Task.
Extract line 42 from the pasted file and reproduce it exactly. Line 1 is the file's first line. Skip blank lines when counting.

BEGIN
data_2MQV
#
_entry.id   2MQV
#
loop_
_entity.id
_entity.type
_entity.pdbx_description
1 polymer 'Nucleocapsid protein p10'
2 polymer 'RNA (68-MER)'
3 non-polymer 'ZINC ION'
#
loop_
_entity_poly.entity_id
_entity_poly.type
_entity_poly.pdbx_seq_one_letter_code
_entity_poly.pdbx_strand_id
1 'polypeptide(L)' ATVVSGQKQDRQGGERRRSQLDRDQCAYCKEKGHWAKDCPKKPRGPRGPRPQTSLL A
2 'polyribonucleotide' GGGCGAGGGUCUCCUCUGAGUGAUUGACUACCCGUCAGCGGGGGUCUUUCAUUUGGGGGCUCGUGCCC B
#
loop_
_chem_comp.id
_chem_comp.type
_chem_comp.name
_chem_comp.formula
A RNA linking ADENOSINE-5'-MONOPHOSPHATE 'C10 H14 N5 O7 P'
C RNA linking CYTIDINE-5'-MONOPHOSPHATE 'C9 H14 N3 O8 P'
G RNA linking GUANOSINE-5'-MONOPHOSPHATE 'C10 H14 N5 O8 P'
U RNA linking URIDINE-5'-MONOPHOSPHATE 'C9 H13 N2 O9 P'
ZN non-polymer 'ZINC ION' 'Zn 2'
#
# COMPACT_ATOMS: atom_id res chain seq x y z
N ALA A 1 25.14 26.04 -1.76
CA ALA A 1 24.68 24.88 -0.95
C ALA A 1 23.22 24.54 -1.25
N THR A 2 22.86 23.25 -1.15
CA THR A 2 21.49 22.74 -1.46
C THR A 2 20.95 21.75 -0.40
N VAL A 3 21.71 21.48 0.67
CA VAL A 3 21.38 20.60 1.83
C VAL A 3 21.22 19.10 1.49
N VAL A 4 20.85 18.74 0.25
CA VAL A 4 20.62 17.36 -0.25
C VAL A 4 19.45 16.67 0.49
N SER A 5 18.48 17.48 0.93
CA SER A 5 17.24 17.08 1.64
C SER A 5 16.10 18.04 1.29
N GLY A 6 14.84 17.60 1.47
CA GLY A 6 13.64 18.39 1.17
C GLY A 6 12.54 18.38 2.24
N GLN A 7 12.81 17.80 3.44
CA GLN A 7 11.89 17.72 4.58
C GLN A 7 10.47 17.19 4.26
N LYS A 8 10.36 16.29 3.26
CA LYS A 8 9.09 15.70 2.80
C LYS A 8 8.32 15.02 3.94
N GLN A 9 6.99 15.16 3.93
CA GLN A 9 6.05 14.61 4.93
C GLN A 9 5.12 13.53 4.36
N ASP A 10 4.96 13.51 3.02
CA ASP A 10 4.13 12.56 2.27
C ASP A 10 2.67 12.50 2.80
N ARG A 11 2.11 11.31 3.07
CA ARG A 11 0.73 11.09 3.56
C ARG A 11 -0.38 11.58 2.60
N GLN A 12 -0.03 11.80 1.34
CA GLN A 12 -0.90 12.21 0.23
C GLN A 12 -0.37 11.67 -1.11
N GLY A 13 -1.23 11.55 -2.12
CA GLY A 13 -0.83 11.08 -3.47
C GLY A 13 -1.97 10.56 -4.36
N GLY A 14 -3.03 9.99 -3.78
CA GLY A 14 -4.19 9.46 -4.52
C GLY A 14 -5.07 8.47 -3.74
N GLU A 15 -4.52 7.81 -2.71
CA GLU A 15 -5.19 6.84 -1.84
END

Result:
N VAL A 4 20.85 18.74 0.25